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    ABSTRACT: We present a parallel Alternating Direction Implicit (ADI) solver on GPUs. Our implementation significantly improves ex- isting implementations in two aspects. First, we address the scalability issue of existing Parallel Cyclic Reduction (PCR) implementations by eliminating their hardware resource constraints. As a result, our parallel ADI, which is based on PCR, no longer has the maximum domain size limitation. Second, we optimize inefficient data accesses of parallel ADI solver by leveraging hardware texture memory and matrix transpose techniques. These memory optimizations further make already parallelized ADI solver twice faster, achieving overall more than 100 times speedup over a highly optimized CPU version. We also present the analysis of numerical accuracy of the proposed parallel ADI solver.
    Full-text · Article · Dec 2013 · Procedia Computer Science
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    Rafael Ubal · Byunghyun Jang · Perhaad Mistry · Dana Schaa · David Kaeli
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    ABSTRACT: Accurate simulation is essential for the proper design and evalu-ation of any computing platform. Upon the current move toward the CPU-GPU heterogeneous computing era, researchers need a simulation framework that can model both kinds of computing de-vices and their interaction. In this paper, we present Multi2Sim, an open-source, modular, and fully configurable toolset that enables ISA-level simulation of an x86 CPU and an AMD Evergreen GPU. Focusing on a model of the AMD Radeon 5870 GPU, we address program emulation correctness, as well as architectural simulation accuracy, using AMD's OpenCL benchmark suite. Simulation ca-pabilities are demonstrated with a preliminary architectural explo-ration study, and workload characterization examples. The project source code, benchmark packages, and a detailed user's guide are publicly available at www.multi2sim.org.
    Full-text · Conference Paper · Sep 2012
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    ABSTRACT: Digital Breast Tomosynthesis (DBT) is a technology that mit-igates many of the shortcomings associated with traditional mammography. Using multiple low-dose x-ray projections with an iterative maximum likelihood estimation method, DBT is able to create a high-quality, three-dimensional re-construction of the breast. However, the tenability of DBT depends largely on the potential for decreasing the execution time to be acceptable within a clinical setting. In this work we accelerate our DBT algorithm on the lat-est generation of NVIDIA's CUDA-enabled GPUs, reducing the execution time to under 20 seconds for eight iterations (the amount usually required to obtain a clean reconstruction). Moreover, with the execution time substantially decreased, a large number of additional benefits can be achieved, such as using redundant computations to prevent inaccuracies or ar-tifacts that can be introduced from transient faults or other memory errors during execution. We also supply the high-level algorithms and thread-mapping strategy (for both the CPU and GPUs) for creating a multiple-GPU version of the algorithm, and discuss how the choices play to the strengths of the GPU architecture.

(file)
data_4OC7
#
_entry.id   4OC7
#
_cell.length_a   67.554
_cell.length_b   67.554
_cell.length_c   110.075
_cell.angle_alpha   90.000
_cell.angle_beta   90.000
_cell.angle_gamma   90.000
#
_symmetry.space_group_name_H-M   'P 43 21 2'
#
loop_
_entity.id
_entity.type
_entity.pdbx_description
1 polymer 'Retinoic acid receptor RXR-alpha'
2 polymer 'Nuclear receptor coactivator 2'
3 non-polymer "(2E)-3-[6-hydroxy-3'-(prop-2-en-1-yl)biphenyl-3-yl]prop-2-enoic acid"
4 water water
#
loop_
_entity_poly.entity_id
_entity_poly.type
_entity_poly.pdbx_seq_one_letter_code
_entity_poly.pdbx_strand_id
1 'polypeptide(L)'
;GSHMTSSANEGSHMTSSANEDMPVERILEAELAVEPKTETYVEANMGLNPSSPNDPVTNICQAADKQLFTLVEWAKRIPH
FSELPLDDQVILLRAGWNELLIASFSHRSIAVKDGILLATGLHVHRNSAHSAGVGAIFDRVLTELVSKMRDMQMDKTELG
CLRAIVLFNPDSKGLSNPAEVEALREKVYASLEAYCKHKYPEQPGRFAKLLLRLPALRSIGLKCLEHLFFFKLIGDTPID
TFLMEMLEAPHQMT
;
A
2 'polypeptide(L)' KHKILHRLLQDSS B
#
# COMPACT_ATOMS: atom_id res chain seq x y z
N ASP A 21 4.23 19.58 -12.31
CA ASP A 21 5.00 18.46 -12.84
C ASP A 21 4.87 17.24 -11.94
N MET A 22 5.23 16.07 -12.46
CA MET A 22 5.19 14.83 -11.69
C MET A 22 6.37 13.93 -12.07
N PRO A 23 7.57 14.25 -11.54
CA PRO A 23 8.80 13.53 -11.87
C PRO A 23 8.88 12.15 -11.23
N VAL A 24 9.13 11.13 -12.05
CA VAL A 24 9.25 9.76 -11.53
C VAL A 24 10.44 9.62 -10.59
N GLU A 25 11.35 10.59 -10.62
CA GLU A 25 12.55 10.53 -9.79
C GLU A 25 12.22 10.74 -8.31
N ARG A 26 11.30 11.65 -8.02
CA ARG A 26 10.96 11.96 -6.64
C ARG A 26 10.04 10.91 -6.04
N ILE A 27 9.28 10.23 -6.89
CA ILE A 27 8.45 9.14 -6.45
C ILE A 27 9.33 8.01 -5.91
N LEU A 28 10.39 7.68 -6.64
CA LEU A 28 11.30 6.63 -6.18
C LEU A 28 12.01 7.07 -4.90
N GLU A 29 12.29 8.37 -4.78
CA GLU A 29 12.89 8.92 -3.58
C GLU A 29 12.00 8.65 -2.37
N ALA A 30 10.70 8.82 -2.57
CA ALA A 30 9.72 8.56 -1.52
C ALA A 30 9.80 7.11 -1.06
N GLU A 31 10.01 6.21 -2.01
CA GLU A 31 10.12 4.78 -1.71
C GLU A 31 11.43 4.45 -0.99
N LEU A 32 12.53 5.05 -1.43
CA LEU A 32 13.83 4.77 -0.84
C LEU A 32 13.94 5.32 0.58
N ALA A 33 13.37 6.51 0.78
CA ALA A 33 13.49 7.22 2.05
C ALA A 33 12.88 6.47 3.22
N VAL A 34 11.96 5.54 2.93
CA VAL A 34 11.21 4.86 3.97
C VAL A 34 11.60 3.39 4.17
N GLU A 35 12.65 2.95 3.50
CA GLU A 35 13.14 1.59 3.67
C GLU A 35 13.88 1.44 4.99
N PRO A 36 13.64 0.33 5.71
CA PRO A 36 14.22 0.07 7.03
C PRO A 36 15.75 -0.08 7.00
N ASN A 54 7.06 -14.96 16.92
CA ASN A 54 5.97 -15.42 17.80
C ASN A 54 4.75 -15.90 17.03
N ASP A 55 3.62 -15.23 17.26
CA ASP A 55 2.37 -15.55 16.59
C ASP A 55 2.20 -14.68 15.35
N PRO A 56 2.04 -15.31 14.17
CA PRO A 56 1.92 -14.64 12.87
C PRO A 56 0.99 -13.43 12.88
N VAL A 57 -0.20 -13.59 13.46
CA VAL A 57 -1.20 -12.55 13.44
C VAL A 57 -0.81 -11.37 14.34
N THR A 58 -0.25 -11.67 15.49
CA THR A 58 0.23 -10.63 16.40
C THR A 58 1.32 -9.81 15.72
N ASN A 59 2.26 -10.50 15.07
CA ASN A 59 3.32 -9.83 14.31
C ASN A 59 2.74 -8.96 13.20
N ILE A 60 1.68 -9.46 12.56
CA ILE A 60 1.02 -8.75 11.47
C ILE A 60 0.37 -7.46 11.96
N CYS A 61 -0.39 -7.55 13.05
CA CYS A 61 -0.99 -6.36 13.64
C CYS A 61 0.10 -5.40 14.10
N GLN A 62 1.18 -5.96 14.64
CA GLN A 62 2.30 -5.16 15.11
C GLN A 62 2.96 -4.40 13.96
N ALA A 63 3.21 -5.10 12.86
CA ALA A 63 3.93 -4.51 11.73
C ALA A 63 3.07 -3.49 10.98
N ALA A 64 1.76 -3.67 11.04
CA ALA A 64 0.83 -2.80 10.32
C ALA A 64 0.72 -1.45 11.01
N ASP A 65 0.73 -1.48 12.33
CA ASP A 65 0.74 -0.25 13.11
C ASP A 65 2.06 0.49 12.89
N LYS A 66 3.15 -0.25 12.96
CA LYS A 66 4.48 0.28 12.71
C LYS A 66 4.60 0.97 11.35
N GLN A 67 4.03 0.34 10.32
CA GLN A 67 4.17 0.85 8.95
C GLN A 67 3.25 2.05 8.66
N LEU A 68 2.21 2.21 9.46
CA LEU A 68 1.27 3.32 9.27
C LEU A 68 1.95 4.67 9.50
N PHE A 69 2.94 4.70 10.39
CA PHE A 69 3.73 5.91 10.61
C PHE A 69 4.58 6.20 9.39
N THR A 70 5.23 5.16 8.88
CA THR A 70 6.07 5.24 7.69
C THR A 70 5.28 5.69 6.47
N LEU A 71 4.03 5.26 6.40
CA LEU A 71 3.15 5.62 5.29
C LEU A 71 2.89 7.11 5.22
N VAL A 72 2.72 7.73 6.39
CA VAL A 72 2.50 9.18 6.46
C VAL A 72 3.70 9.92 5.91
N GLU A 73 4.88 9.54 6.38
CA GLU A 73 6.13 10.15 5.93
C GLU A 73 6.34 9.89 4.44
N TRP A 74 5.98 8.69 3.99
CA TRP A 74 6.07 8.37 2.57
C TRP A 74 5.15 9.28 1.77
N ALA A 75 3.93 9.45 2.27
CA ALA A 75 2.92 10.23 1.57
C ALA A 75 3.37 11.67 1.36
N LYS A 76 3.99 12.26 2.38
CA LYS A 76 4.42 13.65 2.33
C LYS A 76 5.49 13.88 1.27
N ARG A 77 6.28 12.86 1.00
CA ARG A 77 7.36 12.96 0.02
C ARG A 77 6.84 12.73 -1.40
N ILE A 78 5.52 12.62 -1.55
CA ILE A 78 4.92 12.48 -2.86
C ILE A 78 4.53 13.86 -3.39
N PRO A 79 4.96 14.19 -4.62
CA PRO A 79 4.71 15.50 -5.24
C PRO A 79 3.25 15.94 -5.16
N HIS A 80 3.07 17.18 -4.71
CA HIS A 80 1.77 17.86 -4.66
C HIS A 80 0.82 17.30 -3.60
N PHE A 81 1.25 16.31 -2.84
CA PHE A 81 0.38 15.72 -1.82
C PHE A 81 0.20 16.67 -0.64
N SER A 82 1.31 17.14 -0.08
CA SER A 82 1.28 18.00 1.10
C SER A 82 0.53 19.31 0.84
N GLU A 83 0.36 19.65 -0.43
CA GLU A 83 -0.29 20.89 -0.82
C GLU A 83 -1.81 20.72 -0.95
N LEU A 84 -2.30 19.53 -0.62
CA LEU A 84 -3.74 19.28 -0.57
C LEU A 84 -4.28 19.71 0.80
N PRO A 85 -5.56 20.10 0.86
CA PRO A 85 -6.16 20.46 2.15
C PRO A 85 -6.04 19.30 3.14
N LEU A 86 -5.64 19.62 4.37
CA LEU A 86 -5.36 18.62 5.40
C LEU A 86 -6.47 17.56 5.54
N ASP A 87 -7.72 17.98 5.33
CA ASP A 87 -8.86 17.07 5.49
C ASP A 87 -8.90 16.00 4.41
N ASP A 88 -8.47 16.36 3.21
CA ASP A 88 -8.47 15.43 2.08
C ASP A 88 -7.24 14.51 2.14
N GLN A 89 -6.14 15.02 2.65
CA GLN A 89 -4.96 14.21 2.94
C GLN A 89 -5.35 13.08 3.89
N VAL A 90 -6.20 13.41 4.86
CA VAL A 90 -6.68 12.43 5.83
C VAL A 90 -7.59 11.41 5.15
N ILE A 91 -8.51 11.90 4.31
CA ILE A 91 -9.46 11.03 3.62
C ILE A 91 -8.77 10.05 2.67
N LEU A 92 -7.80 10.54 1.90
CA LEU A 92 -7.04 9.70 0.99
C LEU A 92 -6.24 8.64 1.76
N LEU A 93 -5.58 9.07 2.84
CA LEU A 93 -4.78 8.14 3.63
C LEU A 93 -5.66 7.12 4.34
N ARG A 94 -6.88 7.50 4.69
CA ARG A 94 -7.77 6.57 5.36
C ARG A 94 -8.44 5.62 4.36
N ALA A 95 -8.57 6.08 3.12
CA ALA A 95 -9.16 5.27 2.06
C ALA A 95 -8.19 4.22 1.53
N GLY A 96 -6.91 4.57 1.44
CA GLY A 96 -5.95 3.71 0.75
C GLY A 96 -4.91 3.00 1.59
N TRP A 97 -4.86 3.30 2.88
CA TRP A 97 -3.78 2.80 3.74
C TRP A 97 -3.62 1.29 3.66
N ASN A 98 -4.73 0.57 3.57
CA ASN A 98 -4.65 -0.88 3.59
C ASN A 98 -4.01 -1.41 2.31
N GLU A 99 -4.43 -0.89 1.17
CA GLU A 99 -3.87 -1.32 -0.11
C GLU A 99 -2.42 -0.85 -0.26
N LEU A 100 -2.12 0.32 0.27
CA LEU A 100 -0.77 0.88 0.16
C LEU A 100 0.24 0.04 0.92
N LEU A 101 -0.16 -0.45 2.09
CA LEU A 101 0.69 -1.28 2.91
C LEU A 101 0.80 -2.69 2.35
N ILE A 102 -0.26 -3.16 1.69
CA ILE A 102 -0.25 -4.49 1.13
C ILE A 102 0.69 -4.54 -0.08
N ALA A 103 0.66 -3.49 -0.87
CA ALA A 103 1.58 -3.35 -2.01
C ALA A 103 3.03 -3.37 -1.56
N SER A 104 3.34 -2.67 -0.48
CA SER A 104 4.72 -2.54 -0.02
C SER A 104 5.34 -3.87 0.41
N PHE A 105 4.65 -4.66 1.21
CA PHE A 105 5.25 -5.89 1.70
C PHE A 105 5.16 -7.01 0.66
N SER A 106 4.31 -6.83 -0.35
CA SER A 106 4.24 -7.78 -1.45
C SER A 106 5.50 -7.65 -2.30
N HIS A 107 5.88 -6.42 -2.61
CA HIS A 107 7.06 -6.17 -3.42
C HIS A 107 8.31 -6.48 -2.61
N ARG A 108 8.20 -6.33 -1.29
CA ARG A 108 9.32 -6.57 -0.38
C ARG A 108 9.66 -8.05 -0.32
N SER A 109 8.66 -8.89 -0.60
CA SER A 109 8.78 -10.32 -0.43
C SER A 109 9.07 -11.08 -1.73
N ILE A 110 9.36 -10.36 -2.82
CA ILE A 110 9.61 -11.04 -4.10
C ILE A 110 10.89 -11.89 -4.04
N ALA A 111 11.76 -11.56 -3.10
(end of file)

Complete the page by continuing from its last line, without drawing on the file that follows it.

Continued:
Full-text · Article · Dec 2011
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    Byunghyun Jang · Dana Schaa · Perhaad Mistry · David Kaeli
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    ABSTRACT: The introduction of General-Purpose computation on GPUs (GPGPUs) has changed the landscape for the future of parallel computing. At the core of this phenomenon are massively multithreaded, data-parallel architectures possessing impressive acceleration ratings, offering low-cost supercomputing together with attractive power budgets. Even given the numerous benefits provided by GPGPUs, there remain a number of barriers that delay wider adoption of these architectures. One major issue is the heterogeneous and distributed nature of the memory subsystem commonly found on data-parallel architectures. Application acceleration is highly dependent on being able to utilize the memory subsystem effectively so that all execution units remain busy. In this paper, we present techniques for enhancing the memory efficiency of applications on data-parallel architectures, based on the analysis and characterization of memory access patterns in loop bodies; we target vectorization via data transformation to benefit vector-based architectures (e.g., AMD GPUs) and algorithmic memory selection for scalar-based architectures (e.g., NVIDIA GPUs). We demonstrate the effectiveness of our proposed methods with kernels from a wide range of benchmark suites. For the benchmark kernels studied, we achieve consistent and significant performance improvements (up to 11.4× and 13.5× over baseline GPU implementations on each platform, respectively) by applying our proposed methodology.
    Full-text · Article · Feb 2011 · IEEE Transactions on Parallel and Distributed Systems
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    ABSTRACT: As general purpose computing on Graphics Processing Units (GPGPU) matures, more complicated scientific applications are being targeted to utilize the data-level parallelism available on a GPU. Implementing physically-based simulation on data-parallel hardware requires preprocessing overhead which affects application performance. We discuss our implementation of physics-based data structures that provide significant performance improvements when used on data-parallel hardware. These data structures allow us to maintain a physics-based abstraction of the underlying data, reduce programmer effort and obtain 6x-8x speedup over previously implemented GPU kernels.
    Full-text · Conference Paper · Jun 2010